3 Dried Squid Snacks that Represent Japan

“Surume (するめ)”, also known as “Atarime (あたりめ)”, is a dried squid snack widely enjoyed in Japan as an accompaniment for alcoholic drinks or “Otsumami (おつまみ)”. There is a variety of such dried squid snacks in Japan, which include “Noshi-ika (のしいか)” and “Saki-ika (さきいか)”.

3 Common Types of Japanese Dried Squid Snacks

Actually, Surume, Noshi-ika, and Saki-ika are common types of dried squid snacks in Japan, and the word “ika (いか)” means squid or cuttlefish in Japanese, but what kinds of Japanese dried squid snacks are they? Today, I will explain it.

Surume (スルメ)

Surume (Atarime) Squid

Surume Squid Strips and Mayonnaise

First off, Surume is a traditional Japanese snack food made typically from the squid species called “Surume Ika (スルメイカ)” that has been gutted and dried under the sun. Hence, the dried squid has almost the same shape as the original. After toasting or grilling and shredding the dried whole squid into thin strips by hand, we Japanese eat the Surume shreds typically dipping in a sauce of mayonnaise and Shichimi Togarashi.

Noshi-ika (のしいか)

Noshi-Ika

Salty Sweet Seasoned Noshiika

Noshiika is a Japanese snack food made by heating and flattening out a dried squid with iron rollers. Thus, it is soft and very thin in thickness as compared to the Surume squid. As for the variety, Noshi-ika comes in 2 types; one is unseasoned, while the other is salty-sweet, sweetened with sugar, starch syrup, and honey. By the way, there is a Dagashi snack called Noshiika Taro, but it is made not from squid but from fish paste.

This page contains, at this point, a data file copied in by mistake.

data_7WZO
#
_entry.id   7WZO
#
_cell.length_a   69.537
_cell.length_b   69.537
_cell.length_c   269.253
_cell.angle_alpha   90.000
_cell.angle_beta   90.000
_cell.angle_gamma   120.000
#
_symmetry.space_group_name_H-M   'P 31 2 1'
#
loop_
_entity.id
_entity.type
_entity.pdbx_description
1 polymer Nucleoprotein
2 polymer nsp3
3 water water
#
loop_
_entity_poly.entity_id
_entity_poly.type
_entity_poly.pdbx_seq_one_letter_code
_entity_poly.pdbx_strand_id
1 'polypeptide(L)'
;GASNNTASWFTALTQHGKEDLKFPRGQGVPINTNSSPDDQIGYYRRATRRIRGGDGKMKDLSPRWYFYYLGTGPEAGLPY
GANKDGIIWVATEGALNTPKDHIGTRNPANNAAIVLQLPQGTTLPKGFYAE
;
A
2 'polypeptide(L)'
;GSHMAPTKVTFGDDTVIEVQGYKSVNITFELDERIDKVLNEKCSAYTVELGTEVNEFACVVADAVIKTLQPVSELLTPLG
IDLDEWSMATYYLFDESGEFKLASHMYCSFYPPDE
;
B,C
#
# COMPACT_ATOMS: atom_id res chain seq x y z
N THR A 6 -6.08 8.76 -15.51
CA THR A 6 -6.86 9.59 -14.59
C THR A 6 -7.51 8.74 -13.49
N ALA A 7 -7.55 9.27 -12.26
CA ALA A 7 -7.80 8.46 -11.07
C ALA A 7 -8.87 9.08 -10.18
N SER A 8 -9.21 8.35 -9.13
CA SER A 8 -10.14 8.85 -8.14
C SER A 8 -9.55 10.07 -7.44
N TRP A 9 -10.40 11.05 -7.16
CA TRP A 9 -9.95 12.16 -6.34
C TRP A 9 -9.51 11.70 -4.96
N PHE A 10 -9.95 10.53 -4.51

Saki-ika (さきいか)

Saki-ika

Sakiika with Mayonnaise

In the name, “Saki (さき)” or “Saku (裂く)” is the Japanese word for “shred”, so Saki-ika is a dried shredded squid snack. As with the Surume squid, Saki-ika is widely enjoyed in Japan as an accompaniment for alcoholic beverages or Otsumami. Originally, it is made from grilled Surume, but in recent years many Saki-ika products are produced from raw squid.

The original type is often sold by the name of “Surume Sakiika (するめさきいか)”, while the latter is often referred to as “Soft Sakiika (ソフトさきいか)” as its texture is soft and tender compared to the former. Like Noshi-ika, Saki-ika is available in 2 types; one is seasoned mainly with salt and sugar, while the other is unseasoned so they can be eaten in the same manner as the Surume squid, dipping in mayo with the 7 spice blend Shichimi Togarashi.

Tomo

Hi, I'm Tomo, a Japanese blogger living in Niigata Prefecture, Japan. For the purpose of enriching your life, I would like to introduce things about Japan on this blog, especially unique Japanese products, cooking recipes, cultures, and facts and trivia.

2 Responses

  1. Bob says:

    Thank you for this post. Ten years ago, my wife and I traveled Bōsō Hantō by train, stopping many places. We were walking on one beach eating dried cuttlefish on a stick. I assume this was surume-ika. Or is there adifferent name for this snack?

    • Tomo says:

      Hello, Bob
      Thank you for the comment!
      The seafood you ate ten years ago was probably “Yaki Ika (焼きイカ)”, or grilled whole squid, which is often served on a stick, while Surume (snack name) is usually broiled first, cut into thin strips with hands, and eaten with mayonnaise. But it seems that Yaki Ika is often made with Surume Ika (squid name)!

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